One benefit of LabVIEW over other development environments is the extensive support for accessing instrumentation hardware. Drivers and abstraction layers for many different types of instruments and buses are included or are available for inclusion. These present themselves as graphical nodes. The abstraction layers offer standard software interfaces to communicate with hardware devices. The provided driver interfaces save program development time. The sales pitch of National Instruments is, therefore, that even people with limited coding experience can write programs and deploy test solutions in a reduced time frame when compared to more conventional or competing systems. A new hardware driver topology (DAQmxBase), which consists mainly of G-coded components with only a few register calls through NI Measurement Hardware DDK (Driver Development Kit) functions, provides platform independent hardware access to numerous data acquisition and instrumentation devices. The DAQmxBase driver is available for LabVIEW on Windows, MacOSX and Linux platforms.
In terms of performance, LabVIEW includes a compiler that produces native code for the CPU platform. The graphical code is translated into executable machine code by interpreting the syntax and by compilation. The LabVIEW syntax is strictly enforced during the editing process and compiled into the executable machine code when requested to run or upon saving. In the latter case, the executable and the source code are merged into a single file. The executable runs with the help of the LabVIEW run-time engine, which contains some precompiled code to perform common tasks that are defined by the G language. The run-time engine reduces compile time and also provides a consistent interface to various operating systems, graphic systems, hardware components, etc. The run-time environment makes the code portable across platforms. Generally, LV code can be slower than equivalent compiled C code, although the differences often lie more with program optimization than inherent execution speed.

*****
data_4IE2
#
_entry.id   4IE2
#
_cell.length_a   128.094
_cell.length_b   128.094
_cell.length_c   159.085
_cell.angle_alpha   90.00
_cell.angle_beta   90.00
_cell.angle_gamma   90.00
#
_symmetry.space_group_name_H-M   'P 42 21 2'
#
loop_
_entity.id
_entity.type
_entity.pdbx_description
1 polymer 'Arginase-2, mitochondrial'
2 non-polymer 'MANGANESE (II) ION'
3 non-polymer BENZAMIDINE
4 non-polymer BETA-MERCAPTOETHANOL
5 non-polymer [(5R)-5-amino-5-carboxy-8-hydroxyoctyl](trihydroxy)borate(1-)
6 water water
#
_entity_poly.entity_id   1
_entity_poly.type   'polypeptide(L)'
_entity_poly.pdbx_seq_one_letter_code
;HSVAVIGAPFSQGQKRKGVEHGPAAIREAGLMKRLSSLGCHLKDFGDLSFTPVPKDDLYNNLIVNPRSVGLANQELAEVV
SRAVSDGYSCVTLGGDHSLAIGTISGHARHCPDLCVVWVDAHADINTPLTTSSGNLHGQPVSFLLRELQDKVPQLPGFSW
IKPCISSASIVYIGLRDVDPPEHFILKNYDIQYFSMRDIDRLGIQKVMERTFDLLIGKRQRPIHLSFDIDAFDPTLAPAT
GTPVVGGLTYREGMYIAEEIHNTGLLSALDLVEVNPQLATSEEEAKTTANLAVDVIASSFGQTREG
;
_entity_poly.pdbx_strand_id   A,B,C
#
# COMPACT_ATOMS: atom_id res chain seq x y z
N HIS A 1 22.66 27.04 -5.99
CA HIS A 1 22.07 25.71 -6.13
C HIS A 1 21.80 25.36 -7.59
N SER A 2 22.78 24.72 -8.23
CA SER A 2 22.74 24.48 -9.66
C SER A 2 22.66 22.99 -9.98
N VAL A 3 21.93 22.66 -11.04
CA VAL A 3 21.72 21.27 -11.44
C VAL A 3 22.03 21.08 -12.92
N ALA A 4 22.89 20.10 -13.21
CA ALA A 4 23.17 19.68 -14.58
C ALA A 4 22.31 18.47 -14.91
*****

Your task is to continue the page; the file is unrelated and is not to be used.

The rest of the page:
Many libraries with a large number of functions for data acquisition, signal generation, mathematics, statistics, signal conditioning, analysis, etc., along with numerous graphical interface elements are provided in several LabVIEW package options.
The fully object-oriented character of LabVIEW code allows code reuse without modifications: as long as the data types of input and output are consistent, two sub VIs are exchangeable.
The LabVIEW Professional Development System allows creating stand-alone executables and the resultant executable can be distributed an unlimited number of times. The run-time engine and its libraries can be provided freely along with the executable.
A benefit of the LabVIEW environment is the platform independent nature of the G code, which is (with the exception of a few platform-specific functions) portable between the different LabVIEW systems for different operating systems (Windows, MacOSX and Linux). National Instruments is increasingly focusing on the capability of deploying LabVIEW code onto an increasing number of targets including devices like Phar Lap OS based LabVIEW real-time controllers, PocketPCs, PDAs, FieldPoint modules and into FPGAs on special boards.
There is a low cost LabVIEW Student Edition aimed at educational institutions for learning purposes. There is also an active community of LabVIEW users who communicate through several e-mail groups and Internet forums.